Now, the PCB Design Process

The PCB manufacturing process starts with its design through the circuit boards’ fabrication. Then, before it is finally packaged and delivered, the completed board must undergo strict testing. Below are the steps involved in the PCB design process:

Step 1: Designing the Circuit

To design the circuit, you must create a schematic – a blueprint describing how components work together and relate to each other. It would help if you had a software tool; you can choose any, including Altium, Quadcept, KiCad, Cadence Allegro, DipTrace, and many more.

After installing the software, you must get component specifications for each component selected to aid in drawing the schematic. Note that each schematic symbol must have an associated PCB footprint defining the components’ physical dimensions and through-holes or copper pads’ placement on the PCB.

Step 2: Designing the PCB Layout

Using the same software tool you used to design your circuit, create a Gerber file in which you will design the PCB layout. In this stage, you allocate the actual components to the exact location on the board. You are also showing the trace to connect the components between the layers. When you’re done designing your layout, you will have a Gerber file, which your PCBA manufacturer will use for finishing the product.

Step 3: Fabrication

When your Gerber file is ready, you can send it to your desired PCB manufacturer, who will print it on the circuit board. The printing will be the basis for further buildup, adding components to the PCB, and manufacturing the Printed Circuit Board Assembly.

Step 4: Preparing the Material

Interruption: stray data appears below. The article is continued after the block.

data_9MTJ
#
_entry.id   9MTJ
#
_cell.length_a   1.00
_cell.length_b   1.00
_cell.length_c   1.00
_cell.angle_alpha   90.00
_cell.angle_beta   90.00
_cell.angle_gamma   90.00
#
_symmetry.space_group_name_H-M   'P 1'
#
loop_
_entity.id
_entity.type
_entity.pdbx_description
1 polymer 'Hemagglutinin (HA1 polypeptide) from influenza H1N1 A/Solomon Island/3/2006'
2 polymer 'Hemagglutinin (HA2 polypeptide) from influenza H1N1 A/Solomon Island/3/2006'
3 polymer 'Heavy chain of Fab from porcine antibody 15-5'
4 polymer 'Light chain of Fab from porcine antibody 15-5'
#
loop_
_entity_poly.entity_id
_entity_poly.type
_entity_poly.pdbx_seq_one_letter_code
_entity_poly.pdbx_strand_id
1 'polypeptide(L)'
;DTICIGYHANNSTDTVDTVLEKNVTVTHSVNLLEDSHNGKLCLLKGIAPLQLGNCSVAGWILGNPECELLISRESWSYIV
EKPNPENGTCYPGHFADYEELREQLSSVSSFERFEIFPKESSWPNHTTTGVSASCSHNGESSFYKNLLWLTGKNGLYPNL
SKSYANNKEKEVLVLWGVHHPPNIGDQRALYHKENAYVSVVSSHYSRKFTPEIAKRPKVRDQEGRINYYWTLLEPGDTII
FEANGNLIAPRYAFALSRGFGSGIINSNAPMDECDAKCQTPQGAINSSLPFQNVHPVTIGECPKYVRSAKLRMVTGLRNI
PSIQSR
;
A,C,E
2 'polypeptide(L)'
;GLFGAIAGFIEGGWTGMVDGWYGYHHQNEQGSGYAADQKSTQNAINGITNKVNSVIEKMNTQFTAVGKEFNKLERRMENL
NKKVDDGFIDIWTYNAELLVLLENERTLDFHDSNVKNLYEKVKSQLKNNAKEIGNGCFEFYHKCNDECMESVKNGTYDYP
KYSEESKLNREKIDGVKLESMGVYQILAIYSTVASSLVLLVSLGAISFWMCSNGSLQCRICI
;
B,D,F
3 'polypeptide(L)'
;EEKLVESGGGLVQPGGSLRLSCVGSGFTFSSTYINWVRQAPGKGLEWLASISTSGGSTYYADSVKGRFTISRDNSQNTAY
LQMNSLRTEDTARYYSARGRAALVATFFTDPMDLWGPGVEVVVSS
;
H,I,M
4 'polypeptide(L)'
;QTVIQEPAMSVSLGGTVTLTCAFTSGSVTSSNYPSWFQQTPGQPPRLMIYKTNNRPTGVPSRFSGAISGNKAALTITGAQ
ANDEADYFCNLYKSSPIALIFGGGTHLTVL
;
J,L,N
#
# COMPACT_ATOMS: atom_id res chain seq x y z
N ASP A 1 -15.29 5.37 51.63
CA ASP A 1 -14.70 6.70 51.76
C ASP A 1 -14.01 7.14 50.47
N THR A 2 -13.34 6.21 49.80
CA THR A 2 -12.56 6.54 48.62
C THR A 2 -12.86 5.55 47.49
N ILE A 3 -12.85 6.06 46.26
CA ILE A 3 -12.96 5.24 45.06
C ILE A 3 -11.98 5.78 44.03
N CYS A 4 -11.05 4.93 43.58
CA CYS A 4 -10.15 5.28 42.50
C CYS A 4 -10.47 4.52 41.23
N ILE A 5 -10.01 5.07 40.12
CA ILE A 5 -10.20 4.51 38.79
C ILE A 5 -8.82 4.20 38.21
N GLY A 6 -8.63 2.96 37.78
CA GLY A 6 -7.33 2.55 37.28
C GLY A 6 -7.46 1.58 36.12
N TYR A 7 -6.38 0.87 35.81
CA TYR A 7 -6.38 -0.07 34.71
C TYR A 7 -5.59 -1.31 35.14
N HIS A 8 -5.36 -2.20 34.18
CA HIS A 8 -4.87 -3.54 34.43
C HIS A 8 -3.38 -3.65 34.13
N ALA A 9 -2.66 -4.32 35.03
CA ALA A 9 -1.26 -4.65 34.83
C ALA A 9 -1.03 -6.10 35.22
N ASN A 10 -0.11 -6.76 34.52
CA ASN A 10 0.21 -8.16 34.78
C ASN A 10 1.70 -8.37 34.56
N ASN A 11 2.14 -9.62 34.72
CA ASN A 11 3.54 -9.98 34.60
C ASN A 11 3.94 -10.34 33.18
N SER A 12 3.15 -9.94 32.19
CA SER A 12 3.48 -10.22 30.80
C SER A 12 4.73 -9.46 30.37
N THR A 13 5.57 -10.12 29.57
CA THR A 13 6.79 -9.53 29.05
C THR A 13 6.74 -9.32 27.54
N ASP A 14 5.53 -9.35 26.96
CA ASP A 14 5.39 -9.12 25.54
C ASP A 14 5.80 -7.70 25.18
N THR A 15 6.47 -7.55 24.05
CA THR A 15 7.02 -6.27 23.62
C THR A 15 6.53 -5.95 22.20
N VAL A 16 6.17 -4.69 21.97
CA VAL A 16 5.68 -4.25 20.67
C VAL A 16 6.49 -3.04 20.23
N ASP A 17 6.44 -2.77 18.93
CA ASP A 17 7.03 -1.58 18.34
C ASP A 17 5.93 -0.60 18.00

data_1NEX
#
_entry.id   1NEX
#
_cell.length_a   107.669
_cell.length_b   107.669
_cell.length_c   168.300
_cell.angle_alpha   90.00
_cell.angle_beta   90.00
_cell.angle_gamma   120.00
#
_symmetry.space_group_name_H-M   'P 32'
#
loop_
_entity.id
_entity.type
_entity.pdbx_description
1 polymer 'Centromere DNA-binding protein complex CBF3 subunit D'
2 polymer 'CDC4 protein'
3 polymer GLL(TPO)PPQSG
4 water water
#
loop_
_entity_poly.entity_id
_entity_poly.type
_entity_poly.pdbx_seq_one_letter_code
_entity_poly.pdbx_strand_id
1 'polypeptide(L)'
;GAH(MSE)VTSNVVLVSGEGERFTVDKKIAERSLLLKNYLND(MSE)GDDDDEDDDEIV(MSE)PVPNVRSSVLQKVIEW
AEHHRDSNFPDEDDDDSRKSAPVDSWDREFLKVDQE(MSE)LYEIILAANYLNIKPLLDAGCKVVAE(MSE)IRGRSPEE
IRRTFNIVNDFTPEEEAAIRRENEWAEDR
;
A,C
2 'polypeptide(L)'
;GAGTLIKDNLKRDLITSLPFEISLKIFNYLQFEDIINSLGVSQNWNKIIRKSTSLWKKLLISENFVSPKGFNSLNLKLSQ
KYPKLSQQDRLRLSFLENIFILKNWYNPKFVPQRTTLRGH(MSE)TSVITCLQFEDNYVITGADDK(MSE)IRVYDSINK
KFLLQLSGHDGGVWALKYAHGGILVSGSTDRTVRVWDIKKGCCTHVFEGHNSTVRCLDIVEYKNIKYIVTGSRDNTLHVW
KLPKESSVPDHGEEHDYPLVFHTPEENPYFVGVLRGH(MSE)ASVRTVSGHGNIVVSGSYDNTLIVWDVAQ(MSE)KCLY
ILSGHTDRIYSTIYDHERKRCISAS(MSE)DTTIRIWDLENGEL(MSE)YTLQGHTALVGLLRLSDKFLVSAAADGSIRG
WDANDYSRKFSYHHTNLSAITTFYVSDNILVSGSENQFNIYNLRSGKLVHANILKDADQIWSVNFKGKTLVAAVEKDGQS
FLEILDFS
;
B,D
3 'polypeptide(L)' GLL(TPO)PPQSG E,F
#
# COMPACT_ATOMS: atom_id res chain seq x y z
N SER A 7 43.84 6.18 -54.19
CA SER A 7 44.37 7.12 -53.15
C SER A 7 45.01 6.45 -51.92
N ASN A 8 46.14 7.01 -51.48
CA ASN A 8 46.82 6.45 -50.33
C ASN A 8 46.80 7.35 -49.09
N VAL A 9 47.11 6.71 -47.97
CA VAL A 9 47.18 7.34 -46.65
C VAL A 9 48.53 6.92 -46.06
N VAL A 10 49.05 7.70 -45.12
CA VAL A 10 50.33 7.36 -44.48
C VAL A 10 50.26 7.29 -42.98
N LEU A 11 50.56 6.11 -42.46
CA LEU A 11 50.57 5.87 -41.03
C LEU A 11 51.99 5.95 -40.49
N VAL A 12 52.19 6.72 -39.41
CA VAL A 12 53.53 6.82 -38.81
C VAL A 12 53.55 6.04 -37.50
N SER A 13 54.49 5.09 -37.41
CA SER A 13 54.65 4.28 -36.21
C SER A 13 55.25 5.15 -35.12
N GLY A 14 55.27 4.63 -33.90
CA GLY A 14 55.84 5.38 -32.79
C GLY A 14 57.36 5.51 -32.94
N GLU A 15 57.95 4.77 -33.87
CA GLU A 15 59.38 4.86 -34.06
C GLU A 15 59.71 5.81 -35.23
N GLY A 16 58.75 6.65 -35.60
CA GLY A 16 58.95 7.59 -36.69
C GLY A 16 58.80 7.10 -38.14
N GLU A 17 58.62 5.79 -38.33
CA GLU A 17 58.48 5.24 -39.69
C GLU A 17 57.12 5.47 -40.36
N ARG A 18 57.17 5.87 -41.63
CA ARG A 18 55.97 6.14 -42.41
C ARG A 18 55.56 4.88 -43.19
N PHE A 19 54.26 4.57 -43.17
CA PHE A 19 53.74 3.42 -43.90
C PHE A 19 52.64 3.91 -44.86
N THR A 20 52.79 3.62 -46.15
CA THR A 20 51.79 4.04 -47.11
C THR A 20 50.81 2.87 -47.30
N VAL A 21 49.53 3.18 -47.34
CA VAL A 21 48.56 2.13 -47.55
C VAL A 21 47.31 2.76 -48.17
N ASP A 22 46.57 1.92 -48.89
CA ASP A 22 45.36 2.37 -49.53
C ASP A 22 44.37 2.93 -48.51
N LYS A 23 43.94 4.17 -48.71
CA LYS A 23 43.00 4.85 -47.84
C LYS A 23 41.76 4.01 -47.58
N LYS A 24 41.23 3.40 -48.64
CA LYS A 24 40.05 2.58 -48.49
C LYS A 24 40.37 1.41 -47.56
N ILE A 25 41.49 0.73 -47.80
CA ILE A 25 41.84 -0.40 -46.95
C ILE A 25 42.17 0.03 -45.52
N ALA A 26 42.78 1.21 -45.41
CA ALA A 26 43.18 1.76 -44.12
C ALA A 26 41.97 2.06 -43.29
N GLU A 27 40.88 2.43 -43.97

Your components should have been selected; you can do this yourself or have your PCBA manufacturer help. You must know the lead time, packaging, minimum order quantity, and associated losses at this stage.

Step 5: Component Mounting

The next stage is to mount the components on the board, which can be manual (through-hole mounting) or automatic (Surface Mount Technology). Through-hole mounting is the manual fitting of components onto the PCB surface holes using wire leads. Contrarily, SMT is usually used in mass manufacturing; it is faster, cheaper, and more accurate.

Swimbi Full PCB Manufacturing

Step 6: Soldering

This process involves “sticking” the components to the PCB to permanently connect them to it. The PCBA is taken through an infrared lamp or reflow oven, which is heated until the solder melts. Note that each package has its thermal profile; therefore, be careful not to overheat or damage the components. There are different types of soldering: reflow, wave, and iron soldering, used in different cases.

Step 7: Testing and QA

This is the final stage; the PCBAs are tested for quality and to eliminate mistakes such as unconnected or misaligned components. The most common PCBA tests include in-circuit, Automatic Optical Inspection, and X-ray testing.


High-quality PCB manufacturing and processing are critical aspects of PCB operations in electronics. When you give yourself a diligent study of the process’s complexities, you understand it. You will be able to appreciate better the cost and effort that goes into each PCB processing.